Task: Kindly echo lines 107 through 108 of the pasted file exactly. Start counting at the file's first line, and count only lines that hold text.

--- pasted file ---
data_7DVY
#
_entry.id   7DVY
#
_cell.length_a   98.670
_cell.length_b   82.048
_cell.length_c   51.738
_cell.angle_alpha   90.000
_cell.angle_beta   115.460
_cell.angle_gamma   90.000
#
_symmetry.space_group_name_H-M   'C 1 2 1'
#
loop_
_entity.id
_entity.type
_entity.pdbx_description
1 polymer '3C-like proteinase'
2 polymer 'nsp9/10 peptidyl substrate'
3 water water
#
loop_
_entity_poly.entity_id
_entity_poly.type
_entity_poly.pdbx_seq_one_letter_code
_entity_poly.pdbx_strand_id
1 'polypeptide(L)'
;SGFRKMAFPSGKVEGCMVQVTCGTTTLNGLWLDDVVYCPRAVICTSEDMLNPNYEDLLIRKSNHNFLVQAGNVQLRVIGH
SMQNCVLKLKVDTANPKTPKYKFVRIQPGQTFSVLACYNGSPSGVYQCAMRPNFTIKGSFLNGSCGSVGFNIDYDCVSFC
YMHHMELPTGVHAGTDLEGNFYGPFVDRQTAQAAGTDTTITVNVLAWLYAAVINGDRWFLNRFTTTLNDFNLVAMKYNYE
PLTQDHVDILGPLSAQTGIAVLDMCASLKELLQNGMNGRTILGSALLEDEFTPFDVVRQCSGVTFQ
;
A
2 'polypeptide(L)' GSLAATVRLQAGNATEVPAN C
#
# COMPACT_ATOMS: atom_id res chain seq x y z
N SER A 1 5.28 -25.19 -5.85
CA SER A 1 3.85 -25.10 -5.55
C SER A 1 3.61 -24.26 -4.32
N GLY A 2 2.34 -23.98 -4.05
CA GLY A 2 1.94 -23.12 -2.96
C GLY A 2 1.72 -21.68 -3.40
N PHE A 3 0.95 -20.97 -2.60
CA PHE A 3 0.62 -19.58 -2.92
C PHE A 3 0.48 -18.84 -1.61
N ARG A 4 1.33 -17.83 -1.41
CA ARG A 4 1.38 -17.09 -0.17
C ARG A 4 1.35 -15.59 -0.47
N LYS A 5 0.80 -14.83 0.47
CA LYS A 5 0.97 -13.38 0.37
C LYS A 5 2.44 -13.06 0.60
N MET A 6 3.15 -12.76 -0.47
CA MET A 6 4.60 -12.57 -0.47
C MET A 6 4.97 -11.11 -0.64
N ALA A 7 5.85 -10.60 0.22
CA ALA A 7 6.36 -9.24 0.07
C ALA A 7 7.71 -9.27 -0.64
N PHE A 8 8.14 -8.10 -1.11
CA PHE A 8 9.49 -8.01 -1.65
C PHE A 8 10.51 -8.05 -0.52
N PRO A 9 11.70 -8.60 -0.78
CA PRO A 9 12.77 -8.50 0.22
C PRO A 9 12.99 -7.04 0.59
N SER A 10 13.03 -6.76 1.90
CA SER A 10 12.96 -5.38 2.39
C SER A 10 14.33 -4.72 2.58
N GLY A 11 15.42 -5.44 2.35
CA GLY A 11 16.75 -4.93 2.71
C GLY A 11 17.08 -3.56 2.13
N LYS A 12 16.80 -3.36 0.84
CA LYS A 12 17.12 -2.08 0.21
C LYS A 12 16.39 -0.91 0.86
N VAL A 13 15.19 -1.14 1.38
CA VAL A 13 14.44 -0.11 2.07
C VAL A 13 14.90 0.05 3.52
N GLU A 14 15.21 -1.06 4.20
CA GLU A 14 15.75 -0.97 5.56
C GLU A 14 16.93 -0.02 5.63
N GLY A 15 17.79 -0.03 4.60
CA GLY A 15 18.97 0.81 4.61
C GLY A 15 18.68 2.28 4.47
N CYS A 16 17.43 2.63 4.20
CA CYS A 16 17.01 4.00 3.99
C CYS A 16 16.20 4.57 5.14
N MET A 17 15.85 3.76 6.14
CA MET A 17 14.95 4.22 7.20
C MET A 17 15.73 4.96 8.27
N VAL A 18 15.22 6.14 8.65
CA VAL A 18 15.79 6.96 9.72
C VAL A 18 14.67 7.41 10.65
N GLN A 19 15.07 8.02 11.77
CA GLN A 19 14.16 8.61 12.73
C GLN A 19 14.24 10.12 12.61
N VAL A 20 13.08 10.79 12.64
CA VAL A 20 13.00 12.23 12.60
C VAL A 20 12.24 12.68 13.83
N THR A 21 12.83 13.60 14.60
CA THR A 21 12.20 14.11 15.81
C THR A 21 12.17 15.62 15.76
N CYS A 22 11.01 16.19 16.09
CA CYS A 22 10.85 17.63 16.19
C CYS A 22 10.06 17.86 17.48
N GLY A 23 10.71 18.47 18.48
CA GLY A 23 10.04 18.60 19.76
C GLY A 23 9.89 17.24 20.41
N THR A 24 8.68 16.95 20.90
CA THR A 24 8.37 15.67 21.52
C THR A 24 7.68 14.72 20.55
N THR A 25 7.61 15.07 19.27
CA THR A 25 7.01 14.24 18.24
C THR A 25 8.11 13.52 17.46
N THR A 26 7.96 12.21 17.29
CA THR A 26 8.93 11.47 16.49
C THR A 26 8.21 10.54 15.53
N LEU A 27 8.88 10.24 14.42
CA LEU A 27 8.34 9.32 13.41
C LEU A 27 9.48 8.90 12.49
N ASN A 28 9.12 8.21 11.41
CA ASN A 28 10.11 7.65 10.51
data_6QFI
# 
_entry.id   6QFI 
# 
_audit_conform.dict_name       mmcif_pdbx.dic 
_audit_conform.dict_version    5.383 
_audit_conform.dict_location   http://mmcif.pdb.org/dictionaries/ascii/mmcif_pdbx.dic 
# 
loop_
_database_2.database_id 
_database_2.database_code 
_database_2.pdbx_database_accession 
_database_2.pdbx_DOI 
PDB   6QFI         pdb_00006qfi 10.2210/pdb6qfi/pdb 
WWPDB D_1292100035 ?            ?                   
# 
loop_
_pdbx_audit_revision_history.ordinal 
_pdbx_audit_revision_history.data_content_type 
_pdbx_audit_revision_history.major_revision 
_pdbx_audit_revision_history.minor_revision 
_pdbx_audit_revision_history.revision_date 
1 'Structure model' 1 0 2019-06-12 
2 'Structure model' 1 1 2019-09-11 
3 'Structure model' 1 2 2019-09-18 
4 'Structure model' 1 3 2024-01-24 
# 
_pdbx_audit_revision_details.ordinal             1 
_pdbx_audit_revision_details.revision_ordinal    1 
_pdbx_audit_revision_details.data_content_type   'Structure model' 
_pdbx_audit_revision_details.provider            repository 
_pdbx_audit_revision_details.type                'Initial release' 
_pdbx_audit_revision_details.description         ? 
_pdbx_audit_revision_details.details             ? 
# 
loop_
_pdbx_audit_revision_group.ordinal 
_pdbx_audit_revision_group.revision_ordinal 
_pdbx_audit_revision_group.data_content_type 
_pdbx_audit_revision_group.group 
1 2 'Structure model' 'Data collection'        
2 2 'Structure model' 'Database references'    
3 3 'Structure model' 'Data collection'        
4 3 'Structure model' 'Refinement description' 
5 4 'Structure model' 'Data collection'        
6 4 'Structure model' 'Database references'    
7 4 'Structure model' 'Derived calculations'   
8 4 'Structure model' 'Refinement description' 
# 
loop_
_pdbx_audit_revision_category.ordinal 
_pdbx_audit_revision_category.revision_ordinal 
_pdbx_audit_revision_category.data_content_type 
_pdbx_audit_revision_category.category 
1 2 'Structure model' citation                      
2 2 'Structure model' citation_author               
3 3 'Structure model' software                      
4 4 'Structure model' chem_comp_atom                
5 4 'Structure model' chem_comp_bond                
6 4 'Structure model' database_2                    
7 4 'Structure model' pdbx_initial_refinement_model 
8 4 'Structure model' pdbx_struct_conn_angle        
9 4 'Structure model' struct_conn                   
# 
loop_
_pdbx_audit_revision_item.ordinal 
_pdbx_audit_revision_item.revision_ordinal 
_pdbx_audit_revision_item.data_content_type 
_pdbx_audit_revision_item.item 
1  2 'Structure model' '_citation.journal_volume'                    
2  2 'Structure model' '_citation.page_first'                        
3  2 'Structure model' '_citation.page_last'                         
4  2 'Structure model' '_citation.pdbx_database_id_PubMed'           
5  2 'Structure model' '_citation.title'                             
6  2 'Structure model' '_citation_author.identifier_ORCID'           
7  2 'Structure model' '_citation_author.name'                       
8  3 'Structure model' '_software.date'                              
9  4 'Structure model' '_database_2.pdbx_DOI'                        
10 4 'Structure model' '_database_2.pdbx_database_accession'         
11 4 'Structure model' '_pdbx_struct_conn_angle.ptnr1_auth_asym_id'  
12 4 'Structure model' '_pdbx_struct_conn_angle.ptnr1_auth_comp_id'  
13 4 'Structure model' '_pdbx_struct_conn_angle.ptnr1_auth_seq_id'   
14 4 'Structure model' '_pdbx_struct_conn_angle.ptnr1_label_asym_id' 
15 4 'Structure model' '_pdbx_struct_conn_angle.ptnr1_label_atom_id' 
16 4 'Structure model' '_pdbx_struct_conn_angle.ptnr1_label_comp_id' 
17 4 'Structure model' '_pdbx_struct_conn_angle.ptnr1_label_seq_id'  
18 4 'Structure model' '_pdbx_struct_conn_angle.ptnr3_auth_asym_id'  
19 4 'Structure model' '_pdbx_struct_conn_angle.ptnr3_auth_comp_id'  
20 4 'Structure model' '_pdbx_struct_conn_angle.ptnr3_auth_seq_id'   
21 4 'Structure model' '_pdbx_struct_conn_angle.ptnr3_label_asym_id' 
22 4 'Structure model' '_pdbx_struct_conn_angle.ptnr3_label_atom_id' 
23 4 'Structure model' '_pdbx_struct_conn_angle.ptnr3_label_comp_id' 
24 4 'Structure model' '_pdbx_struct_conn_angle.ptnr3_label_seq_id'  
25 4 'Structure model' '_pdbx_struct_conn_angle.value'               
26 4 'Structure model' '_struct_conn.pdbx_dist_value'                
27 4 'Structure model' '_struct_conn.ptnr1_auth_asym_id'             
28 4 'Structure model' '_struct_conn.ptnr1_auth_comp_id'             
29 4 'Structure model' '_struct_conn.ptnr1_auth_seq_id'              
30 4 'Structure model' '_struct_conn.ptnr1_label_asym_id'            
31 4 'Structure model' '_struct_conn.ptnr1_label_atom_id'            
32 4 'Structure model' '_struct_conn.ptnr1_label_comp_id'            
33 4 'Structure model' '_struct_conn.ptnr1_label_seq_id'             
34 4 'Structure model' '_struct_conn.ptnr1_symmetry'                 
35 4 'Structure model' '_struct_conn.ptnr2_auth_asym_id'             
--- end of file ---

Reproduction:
CA THR A 24 8.37 15.67 21.52
C THR A 24 7.68 14.72 20.55